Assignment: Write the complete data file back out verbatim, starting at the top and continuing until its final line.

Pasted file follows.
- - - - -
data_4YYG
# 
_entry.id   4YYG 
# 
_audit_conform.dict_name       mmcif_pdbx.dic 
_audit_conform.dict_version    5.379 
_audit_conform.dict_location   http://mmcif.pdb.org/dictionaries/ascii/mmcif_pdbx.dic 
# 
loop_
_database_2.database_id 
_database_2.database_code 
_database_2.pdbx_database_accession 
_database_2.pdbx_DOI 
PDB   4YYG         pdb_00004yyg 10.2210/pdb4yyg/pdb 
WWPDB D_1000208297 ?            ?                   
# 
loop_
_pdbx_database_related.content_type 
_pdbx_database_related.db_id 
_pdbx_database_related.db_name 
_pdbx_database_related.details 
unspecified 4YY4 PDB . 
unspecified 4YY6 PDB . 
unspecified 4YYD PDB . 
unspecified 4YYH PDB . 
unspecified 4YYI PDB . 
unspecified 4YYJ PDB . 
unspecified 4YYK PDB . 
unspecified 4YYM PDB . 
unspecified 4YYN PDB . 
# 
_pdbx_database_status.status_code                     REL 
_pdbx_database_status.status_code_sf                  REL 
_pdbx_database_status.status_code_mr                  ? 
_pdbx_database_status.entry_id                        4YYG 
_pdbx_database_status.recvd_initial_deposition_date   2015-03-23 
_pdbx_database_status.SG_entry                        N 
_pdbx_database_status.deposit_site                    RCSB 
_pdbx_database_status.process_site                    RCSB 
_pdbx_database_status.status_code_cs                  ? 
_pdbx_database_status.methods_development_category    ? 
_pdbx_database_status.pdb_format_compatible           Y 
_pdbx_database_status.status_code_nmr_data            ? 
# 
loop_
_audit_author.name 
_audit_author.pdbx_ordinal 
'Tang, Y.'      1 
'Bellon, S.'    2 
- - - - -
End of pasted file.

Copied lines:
data_4YYG
# 
_entry.id   4YYG 
# 
_audit_conform.dict_name       mmcif_pdbx.dic 
_audit_conform.dict_version    5.379 
_audit_conform.dict_location   http://mmcif.pdb.org/dictionaries/ascii/mmcif_pdbx.dic 
# 
loop_
_database_2.database_id 
_database_2.database_code 
_database_2.pdbx_database_accession 
_database_2.pdbx_DOI 
PDB   4YYG         pdb_00004yyg 10.2210/pdb4yyg/pdb 
WWPDB D_1000208297 ?            ?                   
# 
loop_
_pdbx_database_related.content_type 
_pdbx_database_related.db_id 
_pdbx_database_related.db_name 
_pdbx_database_related.details 
unspecified 4YY4 PDB . 
unspecified 4YY6 PDB . 
unspecified 4YYD PDB . 
unspecified 4YYH PDB . 
unspecified 4YYI PDB . 
unspecified 4YYJ PDB . 
unspecified 4YYK PDB . 
unspecified 4YYM PDB . 
unspecified 4YYN PDB . 
# 
_pdbx_database_status.status_code                     REL 
_pdbx_database_status.status_code_sf                  REL 
_pdbx_database_status.status_code_mr                  ? 
_pdbx_database_status.entry_id                        4YYG 
_pdbx_database_status.recvd_initial_deposition_date   2015-03-23 
_pdbx_database_status.SG_entry                        N 
_pdbx_database_status.deposit_site                    RCSB 
_pdbx_database_status.process_site                    RCSB 
_pdbx_database_status.status_code_cs                  ? 
_pdbx_database_status.methods_development_category    ? 
_pdbx_database_status.pdb_format_compatible           Y 
_pdbx_database_status.status_code_nmr_data            ? 
# 
loop_
_audit_author.name 
_audit_author.pdbx_ordinal 
'Tang, Y.'      1 
'Bellon, S.'    2 